PFKFB3 inhibitor 3PO suppresses glycolysis and growth in RCC cells

3-(3-Pyridinyl)-1-(4-pyridinyl)-2-propen-1-one (3-PO) has been widely reported as a novel compound that reduce glycolytic flux through competitive inhibition of PFKFB3 [15]. In the present study, cells were cultured in the medium added 3PO (10 μM) as the experimental group, and the control group was absence of 3PO. After examining glycolysis flux (glucose uptake and lactate secretion analysis) and cell viability (CCK8 assay), we found that 3PO significantly inhibited the glycolytic activity and proliferation of RCC cells (Fig. S1).

PFKFB3 knockdown inhibits RCC tumor growth in the nude murine model

To test the impact of PFKFB3 on the growth of RCC tumor in vivo, ACHN cells with PFKFB3 shRNA were injected into nude mice tumors subcutaneously. As expected, tumors with PFKFB3 knockdown displayed a marked reduction in tumor weight/volume in comparison to the control arm of the study (Fig. 5a-c). Furthermore, qRT-PCR analysis revealed that PFKFB3 mRNA levels were significantly reduced in tumors with PFKFB3 knockdown (Fig. 5d). In addition, immunohistochemical staining confirmed that PFKFB3 knockdown successfully down-regulated Ki-67, an established cell proliferation biomarker (Fig. 5e-f). All such findings are in line with the in vitro results of this comprehensive investigation and, in summary, suggest that PFKFB3 down-regulation successfully impairs RCC xenograft tumor growth.

Fig. 5
figure 5

PFKFB3 knockdown inhibits RCC tumor growth in murine models. (a) Imaging of ACHN cell-based cancer formation in murines under different conditions. (b) Statistics for ACHN cell-based tumor volumes in nude murines (n = 6 per group). (c) Statistics for ACHN cell-based tumor weight in nude murines (n = 6 per group). (d) PFKFB3 mRNA levels were detected in tumors from different groups. (e) IHC imaging of PFKFB3 and Ki-67 in randomized ACHN cancer cells. (f) Quantification of IHC staining of Ki-67 in ACHN cell-based tumors. The results are presented as the mean ± SD. *, P < 0.05; **, P < 0.01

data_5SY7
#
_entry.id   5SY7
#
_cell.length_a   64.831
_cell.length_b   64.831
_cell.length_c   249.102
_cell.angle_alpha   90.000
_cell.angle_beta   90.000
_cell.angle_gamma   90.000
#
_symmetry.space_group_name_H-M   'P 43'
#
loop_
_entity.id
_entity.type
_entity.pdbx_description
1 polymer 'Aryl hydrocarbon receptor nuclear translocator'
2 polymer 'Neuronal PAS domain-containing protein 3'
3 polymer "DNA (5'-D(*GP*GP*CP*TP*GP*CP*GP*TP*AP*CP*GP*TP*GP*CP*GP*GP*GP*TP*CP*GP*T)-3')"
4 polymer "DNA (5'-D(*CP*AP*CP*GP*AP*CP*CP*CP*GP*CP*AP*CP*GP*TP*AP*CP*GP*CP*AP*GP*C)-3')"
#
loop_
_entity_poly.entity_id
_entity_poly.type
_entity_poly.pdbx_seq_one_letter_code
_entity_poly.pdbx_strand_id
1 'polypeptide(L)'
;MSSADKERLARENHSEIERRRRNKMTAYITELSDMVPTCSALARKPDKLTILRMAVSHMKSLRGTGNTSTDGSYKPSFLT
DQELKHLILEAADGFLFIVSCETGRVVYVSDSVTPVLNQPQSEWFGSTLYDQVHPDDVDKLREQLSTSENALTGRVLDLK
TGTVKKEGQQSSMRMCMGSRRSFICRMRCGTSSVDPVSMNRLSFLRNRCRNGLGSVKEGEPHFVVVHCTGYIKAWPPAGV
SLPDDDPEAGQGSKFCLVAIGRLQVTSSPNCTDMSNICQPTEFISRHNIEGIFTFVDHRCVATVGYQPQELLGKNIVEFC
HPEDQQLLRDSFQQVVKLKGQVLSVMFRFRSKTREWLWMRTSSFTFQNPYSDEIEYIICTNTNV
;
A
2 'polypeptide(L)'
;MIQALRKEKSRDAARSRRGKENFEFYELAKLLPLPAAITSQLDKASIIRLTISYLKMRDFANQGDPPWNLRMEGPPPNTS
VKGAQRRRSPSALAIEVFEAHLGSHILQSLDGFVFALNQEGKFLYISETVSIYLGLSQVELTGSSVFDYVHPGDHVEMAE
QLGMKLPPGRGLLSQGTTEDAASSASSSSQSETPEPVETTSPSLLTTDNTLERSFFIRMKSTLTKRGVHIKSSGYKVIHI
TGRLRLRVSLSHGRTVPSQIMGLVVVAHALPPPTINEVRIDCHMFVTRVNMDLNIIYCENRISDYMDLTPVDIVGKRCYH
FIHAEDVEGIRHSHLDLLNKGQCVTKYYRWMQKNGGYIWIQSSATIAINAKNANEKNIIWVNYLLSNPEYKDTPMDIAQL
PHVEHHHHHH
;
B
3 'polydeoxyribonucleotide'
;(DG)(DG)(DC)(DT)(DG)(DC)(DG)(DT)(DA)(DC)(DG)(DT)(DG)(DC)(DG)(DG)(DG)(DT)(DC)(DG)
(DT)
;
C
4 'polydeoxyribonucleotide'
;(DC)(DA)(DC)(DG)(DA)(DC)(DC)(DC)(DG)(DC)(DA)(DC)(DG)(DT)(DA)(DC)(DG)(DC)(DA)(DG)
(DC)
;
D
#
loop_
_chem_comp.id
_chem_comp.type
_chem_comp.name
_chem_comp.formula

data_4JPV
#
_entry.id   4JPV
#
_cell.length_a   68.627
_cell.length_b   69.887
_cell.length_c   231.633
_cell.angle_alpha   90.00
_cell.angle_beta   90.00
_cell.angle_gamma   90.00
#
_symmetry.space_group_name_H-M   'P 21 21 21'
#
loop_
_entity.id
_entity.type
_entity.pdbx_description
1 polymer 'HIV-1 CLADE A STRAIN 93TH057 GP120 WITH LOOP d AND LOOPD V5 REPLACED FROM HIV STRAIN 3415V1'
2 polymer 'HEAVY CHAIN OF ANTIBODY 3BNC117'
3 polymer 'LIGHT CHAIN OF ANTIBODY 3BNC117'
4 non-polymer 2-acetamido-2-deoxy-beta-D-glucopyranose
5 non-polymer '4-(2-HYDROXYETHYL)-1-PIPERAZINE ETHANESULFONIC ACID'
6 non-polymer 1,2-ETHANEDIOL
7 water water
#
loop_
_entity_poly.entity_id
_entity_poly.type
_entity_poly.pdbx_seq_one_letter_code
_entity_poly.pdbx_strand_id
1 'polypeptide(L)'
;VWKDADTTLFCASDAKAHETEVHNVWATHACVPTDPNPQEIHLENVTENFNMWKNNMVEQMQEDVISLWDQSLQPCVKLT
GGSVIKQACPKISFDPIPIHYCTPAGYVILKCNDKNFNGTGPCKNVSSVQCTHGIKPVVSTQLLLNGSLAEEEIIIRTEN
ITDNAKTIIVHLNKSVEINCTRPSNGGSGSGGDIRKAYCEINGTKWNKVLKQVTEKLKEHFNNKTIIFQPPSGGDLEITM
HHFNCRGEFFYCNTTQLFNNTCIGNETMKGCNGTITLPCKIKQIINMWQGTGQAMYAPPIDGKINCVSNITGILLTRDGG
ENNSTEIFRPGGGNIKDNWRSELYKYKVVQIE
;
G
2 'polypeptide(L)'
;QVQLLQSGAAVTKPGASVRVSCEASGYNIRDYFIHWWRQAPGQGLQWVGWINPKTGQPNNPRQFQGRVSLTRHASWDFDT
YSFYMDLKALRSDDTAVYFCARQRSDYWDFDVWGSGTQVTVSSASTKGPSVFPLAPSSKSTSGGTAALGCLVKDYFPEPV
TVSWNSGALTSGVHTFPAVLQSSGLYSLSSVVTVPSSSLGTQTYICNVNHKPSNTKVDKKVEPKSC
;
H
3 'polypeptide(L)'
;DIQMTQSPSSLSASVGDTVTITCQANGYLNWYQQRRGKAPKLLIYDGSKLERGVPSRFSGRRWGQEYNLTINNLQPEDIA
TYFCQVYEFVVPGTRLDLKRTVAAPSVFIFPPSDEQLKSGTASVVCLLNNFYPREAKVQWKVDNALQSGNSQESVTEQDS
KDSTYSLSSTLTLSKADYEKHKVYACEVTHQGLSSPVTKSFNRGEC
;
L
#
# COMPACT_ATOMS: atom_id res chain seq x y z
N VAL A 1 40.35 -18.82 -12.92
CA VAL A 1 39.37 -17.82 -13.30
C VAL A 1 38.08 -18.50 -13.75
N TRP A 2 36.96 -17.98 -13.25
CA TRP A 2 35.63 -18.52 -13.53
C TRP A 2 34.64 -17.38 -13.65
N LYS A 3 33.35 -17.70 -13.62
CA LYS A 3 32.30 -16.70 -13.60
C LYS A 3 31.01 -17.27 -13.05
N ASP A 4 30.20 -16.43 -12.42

Tumors re-wire glucose metabolic processes to favor aerobic glycolysis, in order to exacerbate tumor size and continue un-regulated cell proliferative activity. PFKFB3 functions as a master controller on elevated glycolytic flow in tumors through synthesizing fructose 2,6-biphosphate, the latter in turn activating 6-phosphofructo-1-kinase. As a vital regulator of glycolysis, accumulating studies have reported that PFKFB3 is associated with many aspects of cancer, including carcinogenesis, cancer cell proliferation, vessel aggressiveness, drug resistance and tumor microenviroment [19]. Moreover, the pharmacological inhibition of glycolysis has emerged as a novel strategy for treating cancer since high glycolytic activity is considered as a metabolic hallmark of cancer, PFKFB3 has been also considered as a potential target in cancer treatment [20]. Multiple investigations also suggested that PFKFB3 is up-regulated in a spectrum of tumor models [9,10,11], while there are few reports on the expression of PFKFB3 in RCC. Our investigation analyzed PFKFB3 levels within 90 ccRCC patients, revealing up-regulated PFKFB3 expression in ccRCC. Moreover, ccRCC-based PFKFB3 overexpression was positively associated with tumor stage though independent of tumor grade, suggesting that PFKFB3 played pivotal parts in bridging glycolysis processes to cell proliferative rate changes in such tumor cells.

The majority of scientific literature stated that enhancing PFKFB3 exacerbates tumorigenesis and cell proliferative rates [20,21,22,23]. The study carried out on astrocytoma cells by Zscharnack et al. [24] gave contradicting results. This study revealed that PFKFB3 splice variant UBI2K4 was down-regulated within high-grade astrocytoma, in comparison to low-grade astrocytoma and non-neoplastic brain tissue. Construct-induced expression of UBI2K4 regulated cell viability and anchorage-independent growth by U87 cells. Following from this, more studies for identifying PFKFB3 roles affecting differing tumor models should be carried out. In the present study, endogenous PFKFB3 expression in all analyzed RCC cell lines was strikingly elevated in comparison to healthy human-proximal-tubule-epithelial cell line HK-2. Since there existed extremely elevated innate expression levels of PFKFB3 in the selected RCC cell types, loss-of-function experiments in vitro / in vivo assays were carried out through PFKFB3 silencing for investigating the biological effect of PFKFB3. Selected RCC cell lines (ACHN and A498) were those having the most elevated innate expression levels for PFKFB3. Our loss-of-function studies demonstrated that PFKFB3 inhibition significantly decreased glycolysis and cell proliferative activities in RCC, both in vitro and in vivo.